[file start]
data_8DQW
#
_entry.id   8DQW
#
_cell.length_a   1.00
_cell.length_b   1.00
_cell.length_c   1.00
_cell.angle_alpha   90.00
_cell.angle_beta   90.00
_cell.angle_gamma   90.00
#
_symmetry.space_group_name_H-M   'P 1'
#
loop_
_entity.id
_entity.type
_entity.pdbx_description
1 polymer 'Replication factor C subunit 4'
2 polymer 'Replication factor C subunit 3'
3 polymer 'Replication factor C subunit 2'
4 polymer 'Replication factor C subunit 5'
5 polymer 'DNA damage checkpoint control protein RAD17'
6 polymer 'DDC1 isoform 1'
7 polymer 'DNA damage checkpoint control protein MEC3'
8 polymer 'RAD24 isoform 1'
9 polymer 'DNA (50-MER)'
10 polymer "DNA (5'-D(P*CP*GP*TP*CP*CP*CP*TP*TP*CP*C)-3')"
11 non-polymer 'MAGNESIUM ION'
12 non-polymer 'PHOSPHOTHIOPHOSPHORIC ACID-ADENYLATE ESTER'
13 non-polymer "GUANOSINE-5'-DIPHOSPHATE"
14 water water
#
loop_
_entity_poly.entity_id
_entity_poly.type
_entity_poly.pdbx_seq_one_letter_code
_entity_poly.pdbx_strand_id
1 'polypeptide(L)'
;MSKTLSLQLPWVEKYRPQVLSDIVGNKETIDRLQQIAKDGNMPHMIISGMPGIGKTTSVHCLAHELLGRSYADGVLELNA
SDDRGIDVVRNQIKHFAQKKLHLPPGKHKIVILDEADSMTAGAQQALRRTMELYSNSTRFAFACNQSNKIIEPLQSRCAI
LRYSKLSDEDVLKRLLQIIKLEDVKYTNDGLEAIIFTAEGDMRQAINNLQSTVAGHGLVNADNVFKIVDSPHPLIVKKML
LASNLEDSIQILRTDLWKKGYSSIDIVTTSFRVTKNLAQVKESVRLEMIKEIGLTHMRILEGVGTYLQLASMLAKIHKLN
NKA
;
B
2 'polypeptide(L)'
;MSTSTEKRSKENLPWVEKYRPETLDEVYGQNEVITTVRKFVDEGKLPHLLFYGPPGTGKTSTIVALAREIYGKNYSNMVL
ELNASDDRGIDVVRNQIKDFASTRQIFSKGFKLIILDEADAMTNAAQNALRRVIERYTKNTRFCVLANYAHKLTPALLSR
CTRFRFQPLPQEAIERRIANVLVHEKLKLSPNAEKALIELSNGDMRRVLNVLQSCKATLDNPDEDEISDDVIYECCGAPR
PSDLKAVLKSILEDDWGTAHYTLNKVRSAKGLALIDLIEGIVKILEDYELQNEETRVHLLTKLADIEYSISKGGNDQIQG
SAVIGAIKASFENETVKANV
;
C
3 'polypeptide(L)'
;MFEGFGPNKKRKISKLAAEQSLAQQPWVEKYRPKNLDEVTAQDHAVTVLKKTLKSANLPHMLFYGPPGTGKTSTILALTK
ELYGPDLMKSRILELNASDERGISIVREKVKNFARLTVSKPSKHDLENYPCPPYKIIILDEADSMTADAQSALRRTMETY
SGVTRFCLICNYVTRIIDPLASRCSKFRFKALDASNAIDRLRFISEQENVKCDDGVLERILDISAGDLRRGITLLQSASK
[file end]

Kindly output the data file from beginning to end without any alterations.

data_8DQW
#
_entry.id   8DQW
#
_cell.length_a   1.00
_cell.length_b   1.00
_cell.length_c   1.00
_cell.angle_alpha   90.00
_cell.angle_beta   90.00
_cell.angle_gamma   90.00
#
_symmetry.space_group_name_H-M   'P 1'
#
loop_
_entity.id
_entity.type
_entity.pdbx_description
1 polymer 'Replication factor C subunit 4'
2 polymer 'Replication factor C subunit 3'
3 polymer 'Replication factor C subunit 2'
4 polymer 'Replication factor C subunit 5'
5 polymer 'DNA damage checkpoint control protein RAD17'
6 polymer 'DDC1 isoform 1'
7 polymer 'DNA damage checkpoint control protein MEC3'
8 polymer 'RAD24 isoform 1'
9 polymer 'DNA (50-MER)'
10 polymer "DNA (5'-D(P*CP*GP*TP*CP*CP*CP*TP*TP*CP*C)-3')"
11 non-polymer 'MAGNESIUM ION'
12 non-polymer 'PHOSPHOTHIOPHOSPHORIC ACID-ADENYLATE ESTER'
13 non-polymer "GUANOSINE-5'-DIPHOSPHATE"
14 water water
#
loop_
_entity_poly.entity_id
_entity_poly.type
_entity_poly.pdbx_seq_one_letter_code
_entity_poly.pdbx_strand_id
1 'polypeptide(L)'
;MSKTLSLQLPWVEKYRPQVLSDIVGNKETIDRLQQIAKDGNMPHMIISGMPGIGKTTSVHCLAHELLGRSYADGVLELNA
SDDRGIDVVRNQIKHFAQKKLHLPPGKHKIVILDEADSMTAGAQQALRRTMELYSNSTRFAFACNQSNKIIEPLQSRCAI
LRYSKLSDEDVLKRLLQIIKLEDVKYTNDGLEAIIFTAEGDMRQAINNLQSTVAGHGLVNADNVFKIVDSPHPLIVKKML
LASNLEDSIQILRTDLWKKGYSSIDIVTTSFRVTKNLAQVKESVRLEMIKEIGLTHMRILEGVGTYLQLASMLAKIHKLN
NKA
;
B
2 'polypeptide(L)'
;MSTSTEKRSKENLPWVEKYRPETLDEVYGQNEVITTVRKFVDEGKLPHLLFYGPPGTGKTSTIVALAREIYGKNYSNMVL
ELNASDDRGIDVVRNQIKDFASTRQIFSKGFKLIILDEADAMTNAAQNALRRVIERYTKNTRFCVLANYAHKLTPALLSR
CTRFRFQPLPQEAIERRIANVLVHEKLKLSPNAEKALIELSNGDMRRVLNVLQSCKATLDNPDEDEISDDVIYECCGAPR
PSDLKAVLKSILEDDWGTAHYTLNKVRSAKGLALIDLIEGIVKILEDYELQNEETRVHLLTKLADIEYSISKGGNDQIQG
SAVIGAIKASFENETVKANV
;
C
3 'polypeptide(L)'
;MFEGFGPNKKRKISKLAAEQSLAQQPWVEKYRPKNLDEVTAQDHAVTVLKKTLKSANLPHMLFYGPPGTGKTSTILALTK
ELYGPDLMKSRILELNASDERGISIVREKVKNFARLTVSKPSKHDLENYPCPPYKIIILDEADSMTADAQSALRRTMETY
SGVTRFCLICNYVTRIIDPLASRCSKFRFKALDASNAIDRLRFISEQENVKCDDGVLERILDISAGDLRRGITLLQSASK